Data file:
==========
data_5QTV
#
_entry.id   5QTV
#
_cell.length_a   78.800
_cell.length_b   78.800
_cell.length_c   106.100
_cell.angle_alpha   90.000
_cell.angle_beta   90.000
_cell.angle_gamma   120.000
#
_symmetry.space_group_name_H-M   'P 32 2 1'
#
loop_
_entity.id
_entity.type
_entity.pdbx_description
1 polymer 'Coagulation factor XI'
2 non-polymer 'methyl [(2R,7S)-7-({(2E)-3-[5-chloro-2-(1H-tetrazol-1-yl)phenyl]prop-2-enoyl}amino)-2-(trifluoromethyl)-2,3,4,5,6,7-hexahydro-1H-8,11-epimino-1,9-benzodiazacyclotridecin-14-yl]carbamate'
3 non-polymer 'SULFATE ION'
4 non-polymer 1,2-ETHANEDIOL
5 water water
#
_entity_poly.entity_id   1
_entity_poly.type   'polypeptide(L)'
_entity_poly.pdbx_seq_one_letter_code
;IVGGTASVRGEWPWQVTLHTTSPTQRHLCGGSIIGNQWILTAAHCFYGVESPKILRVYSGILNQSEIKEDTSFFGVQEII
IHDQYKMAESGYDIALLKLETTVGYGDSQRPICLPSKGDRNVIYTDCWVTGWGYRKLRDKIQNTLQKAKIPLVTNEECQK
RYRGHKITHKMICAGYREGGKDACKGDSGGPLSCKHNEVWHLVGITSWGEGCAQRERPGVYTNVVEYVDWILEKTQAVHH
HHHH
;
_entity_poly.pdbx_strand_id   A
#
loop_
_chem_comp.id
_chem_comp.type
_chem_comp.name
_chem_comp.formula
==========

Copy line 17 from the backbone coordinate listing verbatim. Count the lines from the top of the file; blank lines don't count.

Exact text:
_entity.pdbx_description